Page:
By Barbara Kossy
Editor’s Note: Barbara Kossy has been kayaking the Mediterranean since 1996. She has been to Elba a number of times and it’s one of her favorite kayak destinations.
I set up my life so I could travel, and when I travel to paddle I kayak in Italy, paddling the Island of Elba since 1996.
Elba is a Mediterranean island in Tuscany, Italy. It is the largest island of the Tuscan Archipelago. It is also part of the Arcipelago Toscano National Park. Elba has a total population of around 30,000, which increases considerably in summer. It is the largest remaining stretch of land from the ancient tract that once connected the Italian peninsula to Corsica.
The north coast faces the Ligurian Sea, the east coast the Piombino Channel, the south coast the Tyrrhenian Sea, and the Corsica Channel divides the western tip of the island from neighboring Corsica. Elba has warm temperatures during the months from May to September, from the mid 60’s to the low 80’s.
One of the best known facts about Elba is that it was used as the “prison” for French Emperor Napoleon I. Following the Treaty of Fontainebleau, Napoleon was exiled there after his forced abdication in 1814. He remained on the island for 300 days, guarded by the British Royal Navy.
In September I stepped from the stout metal of the ferry to the cement of the dock and Harriet and Gaudenzio stood smiling and waving, the late afternoon sun lighting them from behind, white shirts fluttering in the breeze, sunglasses glinting. I’d known Harriet since 1980 in Berkeley and Gau since 1996.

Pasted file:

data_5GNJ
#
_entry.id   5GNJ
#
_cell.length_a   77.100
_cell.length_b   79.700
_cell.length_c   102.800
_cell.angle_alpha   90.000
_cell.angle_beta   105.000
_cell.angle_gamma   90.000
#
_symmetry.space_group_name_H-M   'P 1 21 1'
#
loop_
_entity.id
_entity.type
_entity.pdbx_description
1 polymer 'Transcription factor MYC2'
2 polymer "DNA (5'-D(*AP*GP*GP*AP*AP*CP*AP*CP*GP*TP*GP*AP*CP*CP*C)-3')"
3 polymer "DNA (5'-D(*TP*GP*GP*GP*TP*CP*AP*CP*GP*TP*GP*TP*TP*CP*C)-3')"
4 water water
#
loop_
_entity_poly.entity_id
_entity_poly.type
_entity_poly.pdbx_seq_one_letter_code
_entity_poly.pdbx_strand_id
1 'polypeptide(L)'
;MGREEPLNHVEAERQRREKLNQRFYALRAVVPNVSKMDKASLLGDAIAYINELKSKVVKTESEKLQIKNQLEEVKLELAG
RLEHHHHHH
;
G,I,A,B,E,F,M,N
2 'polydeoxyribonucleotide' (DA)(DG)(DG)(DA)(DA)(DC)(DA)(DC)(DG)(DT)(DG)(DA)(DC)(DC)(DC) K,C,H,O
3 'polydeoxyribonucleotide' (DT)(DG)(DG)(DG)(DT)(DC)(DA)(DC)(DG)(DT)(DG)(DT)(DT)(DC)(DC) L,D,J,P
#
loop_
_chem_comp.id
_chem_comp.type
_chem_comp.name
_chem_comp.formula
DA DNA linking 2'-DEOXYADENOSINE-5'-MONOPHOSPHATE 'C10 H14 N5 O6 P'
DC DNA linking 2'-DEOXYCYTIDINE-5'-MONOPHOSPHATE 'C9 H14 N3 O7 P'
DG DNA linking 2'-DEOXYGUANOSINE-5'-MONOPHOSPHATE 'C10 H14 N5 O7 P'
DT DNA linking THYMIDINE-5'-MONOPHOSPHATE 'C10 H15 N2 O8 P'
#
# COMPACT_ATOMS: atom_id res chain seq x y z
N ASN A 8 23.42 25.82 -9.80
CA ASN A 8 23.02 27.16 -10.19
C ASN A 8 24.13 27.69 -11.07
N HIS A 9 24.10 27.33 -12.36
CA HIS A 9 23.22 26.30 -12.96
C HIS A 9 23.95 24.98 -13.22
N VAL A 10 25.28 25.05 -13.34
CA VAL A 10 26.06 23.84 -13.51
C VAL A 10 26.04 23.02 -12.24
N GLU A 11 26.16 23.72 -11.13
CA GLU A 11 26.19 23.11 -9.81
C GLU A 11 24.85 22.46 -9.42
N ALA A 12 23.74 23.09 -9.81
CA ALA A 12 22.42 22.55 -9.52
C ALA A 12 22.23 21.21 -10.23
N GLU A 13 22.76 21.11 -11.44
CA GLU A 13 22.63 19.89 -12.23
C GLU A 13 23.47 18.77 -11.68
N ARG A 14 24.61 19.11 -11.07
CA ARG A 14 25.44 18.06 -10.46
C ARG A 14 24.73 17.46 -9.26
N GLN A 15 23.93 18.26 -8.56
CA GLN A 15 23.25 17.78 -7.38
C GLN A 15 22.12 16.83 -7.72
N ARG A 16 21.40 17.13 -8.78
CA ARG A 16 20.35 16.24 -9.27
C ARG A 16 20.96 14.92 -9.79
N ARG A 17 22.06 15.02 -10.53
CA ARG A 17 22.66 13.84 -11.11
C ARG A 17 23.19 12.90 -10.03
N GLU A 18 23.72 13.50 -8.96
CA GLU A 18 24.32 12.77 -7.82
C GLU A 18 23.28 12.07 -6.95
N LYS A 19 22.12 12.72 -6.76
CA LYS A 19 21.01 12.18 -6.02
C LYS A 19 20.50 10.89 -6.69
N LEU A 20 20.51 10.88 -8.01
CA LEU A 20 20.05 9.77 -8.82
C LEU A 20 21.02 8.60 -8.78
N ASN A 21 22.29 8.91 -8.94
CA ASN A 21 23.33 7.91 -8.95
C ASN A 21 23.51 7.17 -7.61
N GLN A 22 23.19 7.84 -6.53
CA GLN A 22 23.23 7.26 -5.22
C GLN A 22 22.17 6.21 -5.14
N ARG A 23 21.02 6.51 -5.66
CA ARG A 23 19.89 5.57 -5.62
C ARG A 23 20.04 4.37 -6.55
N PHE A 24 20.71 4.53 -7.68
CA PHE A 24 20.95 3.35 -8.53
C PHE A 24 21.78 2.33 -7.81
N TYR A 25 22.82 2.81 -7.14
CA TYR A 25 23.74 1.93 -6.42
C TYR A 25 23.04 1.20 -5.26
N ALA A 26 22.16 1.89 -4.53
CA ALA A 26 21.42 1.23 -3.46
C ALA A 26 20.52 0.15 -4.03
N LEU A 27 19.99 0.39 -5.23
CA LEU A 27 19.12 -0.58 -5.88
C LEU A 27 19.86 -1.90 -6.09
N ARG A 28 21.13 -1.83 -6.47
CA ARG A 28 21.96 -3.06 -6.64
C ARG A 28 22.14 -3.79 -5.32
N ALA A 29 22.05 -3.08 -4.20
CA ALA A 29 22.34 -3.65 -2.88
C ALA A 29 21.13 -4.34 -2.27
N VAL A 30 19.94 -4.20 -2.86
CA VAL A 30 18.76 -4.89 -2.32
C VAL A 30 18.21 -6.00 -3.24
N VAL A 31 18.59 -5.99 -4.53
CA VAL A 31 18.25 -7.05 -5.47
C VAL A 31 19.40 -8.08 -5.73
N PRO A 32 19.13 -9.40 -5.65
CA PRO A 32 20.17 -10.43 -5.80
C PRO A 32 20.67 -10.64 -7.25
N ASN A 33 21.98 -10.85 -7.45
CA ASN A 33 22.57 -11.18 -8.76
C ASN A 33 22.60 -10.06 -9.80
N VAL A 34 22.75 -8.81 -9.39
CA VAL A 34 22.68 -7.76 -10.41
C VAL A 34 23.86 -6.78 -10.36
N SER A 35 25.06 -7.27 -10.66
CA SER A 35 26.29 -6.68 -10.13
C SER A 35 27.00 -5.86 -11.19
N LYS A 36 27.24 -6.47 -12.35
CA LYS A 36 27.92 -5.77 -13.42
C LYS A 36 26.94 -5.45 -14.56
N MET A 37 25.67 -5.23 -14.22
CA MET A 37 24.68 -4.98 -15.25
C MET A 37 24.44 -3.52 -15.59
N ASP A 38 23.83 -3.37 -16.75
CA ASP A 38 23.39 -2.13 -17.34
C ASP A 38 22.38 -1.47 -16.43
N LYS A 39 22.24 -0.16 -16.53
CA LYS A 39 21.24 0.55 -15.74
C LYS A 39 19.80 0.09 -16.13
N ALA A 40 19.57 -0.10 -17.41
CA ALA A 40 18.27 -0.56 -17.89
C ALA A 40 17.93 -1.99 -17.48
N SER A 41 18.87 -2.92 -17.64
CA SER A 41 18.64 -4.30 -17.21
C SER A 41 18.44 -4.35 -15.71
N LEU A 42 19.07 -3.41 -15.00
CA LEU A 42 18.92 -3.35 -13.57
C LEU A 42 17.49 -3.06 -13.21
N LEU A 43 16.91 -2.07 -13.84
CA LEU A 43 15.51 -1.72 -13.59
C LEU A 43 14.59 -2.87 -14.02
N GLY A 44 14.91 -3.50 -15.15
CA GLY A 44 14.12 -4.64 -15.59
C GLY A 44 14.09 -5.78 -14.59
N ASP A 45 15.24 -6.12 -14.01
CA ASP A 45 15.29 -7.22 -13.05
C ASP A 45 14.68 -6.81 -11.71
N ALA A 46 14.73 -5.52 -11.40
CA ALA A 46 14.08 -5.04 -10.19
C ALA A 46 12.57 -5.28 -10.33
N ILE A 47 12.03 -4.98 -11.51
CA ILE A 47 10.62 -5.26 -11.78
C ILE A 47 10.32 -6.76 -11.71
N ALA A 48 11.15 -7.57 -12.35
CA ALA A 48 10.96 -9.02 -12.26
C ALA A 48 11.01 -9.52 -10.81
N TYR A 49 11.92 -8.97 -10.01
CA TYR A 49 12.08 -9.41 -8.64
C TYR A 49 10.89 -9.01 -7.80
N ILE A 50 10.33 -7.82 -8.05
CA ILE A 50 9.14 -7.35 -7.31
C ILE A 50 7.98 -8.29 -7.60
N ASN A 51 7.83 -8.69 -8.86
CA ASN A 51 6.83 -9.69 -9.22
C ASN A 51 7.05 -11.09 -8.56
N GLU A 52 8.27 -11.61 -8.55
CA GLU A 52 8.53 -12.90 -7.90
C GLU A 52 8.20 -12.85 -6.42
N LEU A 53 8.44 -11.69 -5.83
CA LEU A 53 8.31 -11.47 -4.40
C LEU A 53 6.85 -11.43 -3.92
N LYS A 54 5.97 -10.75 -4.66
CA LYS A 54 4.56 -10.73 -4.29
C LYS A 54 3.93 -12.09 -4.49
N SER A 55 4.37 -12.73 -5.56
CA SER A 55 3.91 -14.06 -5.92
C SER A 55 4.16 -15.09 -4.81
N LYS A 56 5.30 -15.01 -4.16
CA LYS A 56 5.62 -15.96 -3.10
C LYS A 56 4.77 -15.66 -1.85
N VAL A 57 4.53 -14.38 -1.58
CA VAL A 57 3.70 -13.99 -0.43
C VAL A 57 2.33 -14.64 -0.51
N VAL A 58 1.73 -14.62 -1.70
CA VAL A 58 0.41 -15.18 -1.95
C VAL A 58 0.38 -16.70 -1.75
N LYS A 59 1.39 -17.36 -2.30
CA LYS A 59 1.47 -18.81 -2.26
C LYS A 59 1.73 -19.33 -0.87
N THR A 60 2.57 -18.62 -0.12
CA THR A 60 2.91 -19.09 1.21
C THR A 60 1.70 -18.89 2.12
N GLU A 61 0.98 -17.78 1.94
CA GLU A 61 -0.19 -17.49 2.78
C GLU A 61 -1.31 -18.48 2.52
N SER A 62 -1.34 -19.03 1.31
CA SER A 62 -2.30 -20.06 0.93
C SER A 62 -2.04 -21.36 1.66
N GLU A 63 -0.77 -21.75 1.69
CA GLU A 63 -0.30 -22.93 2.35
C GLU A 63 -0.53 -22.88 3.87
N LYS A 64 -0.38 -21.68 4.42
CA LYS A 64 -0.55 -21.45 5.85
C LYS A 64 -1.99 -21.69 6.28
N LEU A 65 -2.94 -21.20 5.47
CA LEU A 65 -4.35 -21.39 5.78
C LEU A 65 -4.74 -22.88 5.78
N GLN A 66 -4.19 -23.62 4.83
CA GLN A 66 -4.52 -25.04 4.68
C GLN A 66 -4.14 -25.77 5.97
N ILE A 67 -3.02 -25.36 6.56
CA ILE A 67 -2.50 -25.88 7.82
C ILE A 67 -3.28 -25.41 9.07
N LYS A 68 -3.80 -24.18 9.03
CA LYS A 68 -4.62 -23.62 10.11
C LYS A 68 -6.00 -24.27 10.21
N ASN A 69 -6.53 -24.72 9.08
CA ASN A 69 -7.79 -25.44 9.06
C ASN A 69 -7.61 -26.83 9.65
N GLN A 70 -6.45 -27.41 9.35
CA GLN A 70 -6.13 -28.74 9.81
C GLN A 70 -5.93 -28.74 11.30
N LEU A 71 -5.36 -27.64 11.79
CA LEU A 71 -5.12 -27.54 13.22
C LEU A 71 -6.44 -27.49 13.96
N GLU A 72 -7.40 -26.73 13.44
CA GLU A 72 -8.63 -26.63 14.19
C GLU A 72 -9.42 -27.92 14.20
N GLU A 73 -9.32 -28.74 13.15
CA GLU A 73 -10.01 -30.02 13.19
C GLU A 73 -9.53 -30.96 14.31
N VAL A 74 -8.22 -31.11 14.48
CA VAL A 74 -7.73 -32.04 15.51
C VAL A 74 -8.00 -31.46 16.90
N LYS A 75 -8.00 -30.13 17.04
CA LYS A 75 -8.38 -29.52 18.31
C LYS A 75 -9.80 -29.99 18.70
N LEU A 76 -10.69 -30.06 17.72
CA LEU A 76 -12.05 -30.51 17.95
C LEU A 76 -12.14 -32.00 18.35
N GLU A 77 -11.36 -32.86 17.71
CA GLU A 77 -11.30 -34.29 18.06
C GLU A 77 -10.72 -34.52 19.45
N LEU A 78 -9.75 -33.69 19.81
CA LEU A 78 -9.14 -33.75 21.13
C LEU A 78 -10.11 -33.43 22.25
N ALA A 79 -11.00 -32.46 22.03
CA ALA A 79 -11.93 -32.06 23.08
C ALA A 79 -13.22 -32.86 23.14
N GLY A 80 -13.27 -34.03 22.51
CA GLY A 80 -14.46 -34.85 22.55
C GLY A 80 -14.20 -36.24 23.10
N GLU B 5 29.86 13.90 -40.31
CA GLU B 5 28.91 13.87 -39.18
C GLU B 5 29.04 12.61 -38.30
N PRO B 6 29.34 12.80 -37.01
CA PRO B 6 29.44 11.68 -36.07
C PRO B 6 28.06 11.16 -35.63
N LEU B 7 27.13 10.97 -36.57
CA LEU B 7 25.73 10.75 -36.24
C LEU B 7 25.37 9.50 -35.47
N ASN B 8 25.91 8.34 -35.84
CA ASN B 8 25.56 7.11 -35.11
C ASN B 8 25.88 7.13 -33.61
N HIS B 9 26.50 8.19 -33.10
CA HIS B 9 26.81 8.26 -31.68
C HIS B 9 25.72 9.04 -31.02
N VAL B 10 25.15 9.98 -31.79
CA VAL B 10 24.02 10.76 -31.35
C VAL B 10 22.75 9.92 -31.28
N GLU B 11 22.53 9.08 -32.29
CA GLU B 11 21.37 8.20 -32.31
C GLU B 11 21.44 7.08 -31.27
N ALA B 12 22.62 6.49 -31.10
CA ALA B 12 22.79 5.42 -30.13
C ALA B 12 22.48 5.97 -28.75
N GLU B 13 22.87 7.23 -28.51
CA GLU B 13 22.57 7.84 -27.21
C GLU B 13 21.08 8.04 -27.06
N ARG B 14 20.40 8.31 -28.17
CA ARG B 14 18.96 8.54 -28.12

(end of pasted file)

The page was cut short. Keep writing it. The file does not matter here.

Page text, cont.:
The sea air smelled warm and sunny. Terra cotta roofs, and dark asphalt heat the shimmering blue sky.
Then Sea Kayak Italy had been named Sea Kayak Adventures. It was a group of avid kayakers starting Italy’s first kayak touring company and school.
During that first visit they asked me if I could bring American kayakers to Italy, to Elba Island, to kayak with them. Yes, of course I can. At least I can try because at that time Italy was known for food and art and architecture, not as a kayak destination.
The kayaks were there, lined up on the beach. I chose my familiar favorite the 516 by Sea Kayak Design. On our second day the winds were coming up. We did a bit of skill building in the marina. Learning to scull and roll with the Greenland paddles.
To stretch out a bit a few of us paddled the length of the harbor. Just below the red brick Pisan watch tower were a few red and blue painted fishing boats docked by the rough cement boat ramp. It was here we landed after my first Elba paddle in 1996. My first view of Marciana Marina had been by sea. The ramp, the fishing boats. And the watchtower. The church bells ringing at noon. Intoxicating. Addicting.
Here’s the webcam for a view of the Marciana Marina harbor from the Marinella Hotel:
In June I’ll be returning to kayak and explore the north east and northwest coastal areas. You can join me. See www.barbarakossy.com for more information.
Questions? Comments? Want to set up a trip? Contact Barbara at the web address above!